|blue policeman (Coeliades chalybe)|
In fact we often use our names for the wildlife around us to describe ourselves or others – ‘eagle-eyed’ or having a ‘bee in your bonnet’. If you take the time and trouble to find out, you will discover that common names in any language can say a lot about people and culture. The Igbo name for Pararistolochia goldieana, the largest flower in Africa, is ekommili, describing the unopened flower which is similar in shape to the local blacksmith’s bellows (eko) but very fragile (mmili).
Which brings us to scientific names. Every organism on earth which has been classified by a scientist has a two-part scientific name. They are based on Latin or Greek words, or on Latinised versions, and provide a common scientific language worldwide. The scientist who first identifies and describes the organism gets to name it, following internationally accepted rules. This may sound dull but some scientific names are every bit as interesting as common names. If you learnt Latin at school, you would know that Pararistolochia means distinct from but similar to (para-) Aristolochia (another group of related plants). The second part, goldieana, describes this plant specifically, in this case that it was brought to the attention of scientists by the Reverend Hugh Goldie, a missionary who lived in Calabar in the 1880s.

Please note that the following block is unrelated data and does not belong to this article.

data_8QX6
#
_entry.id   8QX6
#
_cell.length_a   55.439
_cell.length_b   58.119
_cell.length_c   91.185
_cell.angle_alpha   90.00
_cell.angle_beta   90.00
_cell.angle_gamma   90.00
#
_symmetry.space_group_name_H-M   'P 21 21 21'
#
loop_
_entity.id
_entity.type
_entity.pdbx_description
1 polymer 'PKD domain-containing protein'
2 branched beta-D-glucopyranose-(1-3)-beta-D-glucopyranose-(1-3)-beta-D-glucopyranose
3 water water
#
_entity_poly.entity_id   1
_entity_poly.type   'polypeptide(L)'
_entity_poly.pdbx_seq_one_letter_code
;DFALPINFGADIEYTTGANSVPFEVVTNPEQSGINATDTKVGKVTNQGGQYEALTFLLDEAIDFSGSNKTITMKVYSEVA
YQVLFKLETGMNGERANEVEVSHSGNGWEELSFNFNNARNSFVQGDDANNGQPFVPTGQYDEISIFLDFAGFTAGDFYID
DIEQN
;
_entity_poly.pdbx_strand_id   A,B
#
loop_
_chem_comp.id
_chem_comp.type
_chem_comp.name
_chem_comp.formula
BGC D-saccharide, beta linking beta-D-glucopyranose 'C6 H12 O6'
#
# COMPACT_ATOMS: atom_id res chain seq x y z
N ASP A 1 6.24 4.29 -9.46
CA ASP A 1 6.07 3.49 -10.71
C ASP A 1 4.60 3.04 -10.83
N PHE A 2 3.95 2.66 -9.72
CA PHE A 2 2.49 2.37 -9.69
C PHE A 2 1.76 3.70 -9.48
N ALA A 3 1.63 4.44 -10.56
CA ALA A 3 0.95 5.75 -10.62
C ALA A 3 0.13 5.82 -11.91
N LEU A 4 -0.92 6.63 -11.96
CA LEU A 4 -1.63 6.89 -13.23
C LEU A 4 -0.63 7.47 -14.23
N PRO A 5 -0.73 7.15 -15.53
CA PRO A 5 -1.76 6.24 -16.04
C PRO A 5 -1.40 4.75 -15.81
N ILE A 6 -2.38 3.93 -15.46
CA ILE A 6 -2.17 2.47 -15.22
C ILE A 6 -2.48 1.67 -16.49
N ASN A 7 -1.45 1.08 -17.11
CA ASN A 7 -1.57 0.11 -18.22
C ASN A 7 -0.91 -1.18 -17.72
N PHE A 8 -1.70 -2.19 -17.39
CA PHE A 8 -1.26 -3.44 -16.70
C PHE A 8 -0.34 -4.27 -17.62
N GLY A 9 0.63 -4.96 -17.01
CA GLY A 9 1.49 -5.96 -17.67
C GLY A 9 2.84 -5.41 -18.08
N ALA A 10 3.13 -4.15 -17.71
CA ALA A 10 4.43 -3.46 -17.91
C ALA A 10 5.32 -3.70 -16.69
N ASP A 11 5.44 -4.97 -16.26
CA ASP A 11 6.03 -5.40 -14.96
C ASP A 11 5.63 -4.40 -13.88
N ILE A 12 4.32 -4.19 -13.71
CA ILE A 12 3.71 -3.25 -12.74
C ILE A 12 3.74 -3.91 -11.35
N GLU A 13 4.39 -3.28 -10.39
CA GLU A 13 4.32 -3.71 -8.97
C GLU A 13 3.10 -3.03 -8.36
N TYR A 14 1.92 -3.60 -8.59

|Pararistolochia goldieana, buds and open flowers|
Next time you find out the name of a bird or butterfly or plant, check what the name means or how it got its name. You may find out something very interesting and it may also help you to remember the name.
Deni Bown 21 March 2012